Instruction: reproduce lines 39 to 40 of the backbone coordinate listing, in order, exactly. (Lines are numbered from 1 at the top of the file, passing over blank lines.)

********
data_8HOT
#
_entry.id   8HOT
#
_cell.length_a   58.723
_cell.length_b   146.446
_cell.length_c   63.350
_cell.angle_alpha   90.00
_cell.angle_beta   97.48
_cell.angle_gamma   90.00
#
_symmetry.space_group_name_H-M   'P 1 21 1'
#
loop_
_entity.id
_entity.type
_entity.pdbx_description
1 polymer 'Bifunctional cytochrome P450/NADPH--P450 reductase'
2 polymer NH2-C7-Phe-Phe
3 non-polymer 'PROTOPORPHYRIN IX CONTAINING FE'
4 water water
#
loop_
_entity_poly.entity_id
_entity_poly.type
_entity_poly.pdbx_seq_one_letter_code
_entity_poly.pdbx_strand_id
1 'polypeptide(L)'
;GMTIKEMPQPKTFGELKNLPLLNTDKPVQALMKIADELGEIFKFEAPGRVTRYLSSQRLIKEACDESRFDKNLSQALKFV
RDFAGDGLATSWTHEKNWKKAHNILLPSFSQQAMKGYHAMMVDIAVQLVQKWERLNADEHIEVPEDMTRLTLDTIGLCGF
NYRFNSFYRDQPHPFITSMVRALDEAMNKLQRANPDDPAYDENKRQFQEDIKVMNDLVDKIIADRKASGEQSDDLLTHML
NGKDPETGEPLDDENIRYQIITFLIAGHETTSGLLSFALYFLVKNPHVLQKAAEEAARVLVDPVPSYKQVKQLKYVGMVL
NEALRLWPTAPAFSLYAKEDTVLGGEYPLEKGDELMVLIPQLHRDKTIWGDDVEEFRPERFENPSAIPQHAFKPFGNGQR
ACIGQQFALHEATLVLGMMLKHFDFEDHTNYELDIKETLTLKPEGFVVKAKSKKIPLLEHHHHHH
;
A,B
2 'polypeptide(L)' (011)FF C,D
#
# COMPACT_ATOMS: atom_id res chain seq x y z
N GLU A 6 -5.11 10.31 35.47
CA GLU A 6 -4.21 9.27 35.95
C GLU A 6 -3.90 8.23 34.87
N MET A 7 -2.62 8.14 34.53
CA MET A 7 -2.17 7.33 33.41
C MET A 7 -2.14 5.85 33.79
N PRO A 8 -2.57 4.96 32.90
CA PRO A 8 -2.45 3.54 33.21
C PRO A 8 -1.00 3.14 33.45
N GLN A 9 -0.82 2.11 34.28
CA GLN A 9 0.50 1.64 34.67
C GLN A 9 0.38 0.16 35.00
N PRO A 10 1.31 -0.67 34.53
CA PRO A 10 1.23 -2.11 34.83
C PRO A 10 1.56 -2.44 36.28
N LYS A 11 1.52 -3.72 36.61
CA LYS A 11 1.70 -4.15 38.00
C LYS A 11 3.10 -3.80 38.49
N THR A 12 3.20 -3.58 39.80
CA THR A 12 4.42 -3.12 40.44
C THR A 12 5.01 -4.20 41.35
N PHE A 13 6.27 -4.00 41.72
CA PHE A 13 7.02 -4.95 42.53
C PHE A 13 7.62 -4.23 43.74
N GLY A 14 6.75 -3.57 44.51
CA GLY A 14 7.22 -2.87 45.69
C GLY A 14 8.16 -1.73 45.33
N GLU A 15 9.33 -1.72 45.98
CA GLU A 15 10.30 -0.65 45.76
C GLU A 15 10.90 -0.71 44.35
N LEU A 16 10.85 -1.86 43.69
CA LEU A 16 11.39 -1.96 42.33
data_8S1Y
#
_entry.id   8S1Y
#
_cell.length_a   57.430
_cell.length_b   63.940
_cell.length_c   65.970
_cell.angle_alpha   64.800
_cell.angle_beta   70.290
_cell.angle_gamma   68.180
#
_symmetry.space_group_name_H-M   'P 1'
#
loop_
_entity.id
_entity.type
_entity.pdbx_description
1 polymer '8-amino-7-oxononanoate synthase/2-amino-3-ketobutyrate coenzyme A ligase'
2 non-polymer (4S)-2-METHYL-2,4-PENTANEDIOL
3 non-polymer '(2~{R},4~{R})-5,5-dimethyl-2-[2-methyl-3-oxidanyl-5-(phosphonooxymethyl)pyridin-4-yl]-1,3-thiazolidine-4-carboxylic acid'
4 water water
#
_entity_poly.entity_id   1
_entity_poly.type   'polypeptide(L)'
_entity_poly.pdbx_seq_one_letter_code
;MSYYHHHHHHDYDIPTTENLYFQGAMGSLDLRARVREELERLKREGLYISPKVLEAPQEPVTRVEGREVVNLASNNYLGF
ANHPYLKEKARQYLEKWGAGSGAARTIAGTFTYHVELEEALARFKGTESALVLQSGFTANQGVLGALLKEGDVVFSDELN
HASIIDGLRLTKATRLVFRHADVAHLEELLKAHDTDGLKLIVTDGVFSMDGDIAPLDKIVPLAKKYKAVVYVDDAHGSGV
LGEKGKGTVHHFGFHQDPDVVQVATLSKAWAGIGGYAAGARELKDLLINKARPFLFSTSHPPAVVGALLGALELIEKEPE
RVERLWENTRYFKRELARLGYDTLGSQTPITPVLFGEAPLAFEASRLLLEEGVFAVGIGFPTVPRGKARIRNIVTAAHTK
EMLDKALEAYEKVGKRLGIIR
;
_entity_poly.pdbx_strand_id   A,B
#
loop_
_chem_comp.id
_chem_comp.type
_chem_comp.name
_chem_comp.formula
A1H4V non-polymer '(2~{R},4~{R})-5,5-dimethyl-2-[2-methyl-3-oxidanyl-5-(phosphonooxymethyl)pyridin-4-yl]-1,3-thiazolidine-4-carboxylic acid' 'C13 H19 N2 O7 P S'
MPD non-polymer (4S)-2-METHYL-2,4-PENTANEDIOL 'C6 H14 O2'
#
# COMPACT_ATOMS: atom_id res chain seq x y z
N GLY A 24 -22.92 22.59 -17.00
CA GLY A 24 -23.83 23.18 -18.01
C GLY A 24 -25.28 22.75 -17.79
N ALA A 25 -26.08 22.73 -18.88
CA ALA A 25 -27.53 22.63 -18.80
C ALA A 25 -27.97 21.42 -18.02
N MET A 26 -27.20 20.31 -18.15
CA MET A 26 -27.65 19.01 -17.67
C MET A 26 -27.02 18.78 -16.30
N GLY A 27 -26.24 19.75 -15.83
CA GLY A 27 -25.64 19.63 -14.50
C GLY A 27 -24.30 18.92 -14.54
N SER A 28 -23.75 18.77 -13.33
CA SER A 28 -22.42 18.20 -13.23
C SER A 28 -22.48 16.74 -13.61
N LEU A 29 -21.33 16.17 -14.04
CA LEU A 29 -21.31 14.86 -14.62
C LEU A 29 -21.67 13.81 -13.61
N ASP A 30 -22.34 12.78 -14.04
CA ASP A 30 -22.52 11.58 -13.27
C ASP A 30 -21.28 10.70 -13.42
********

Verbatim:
# COMPACT_ATOMS: atom_id res chain seq x y z
N GLU A 6 -5.11 10.31 35.47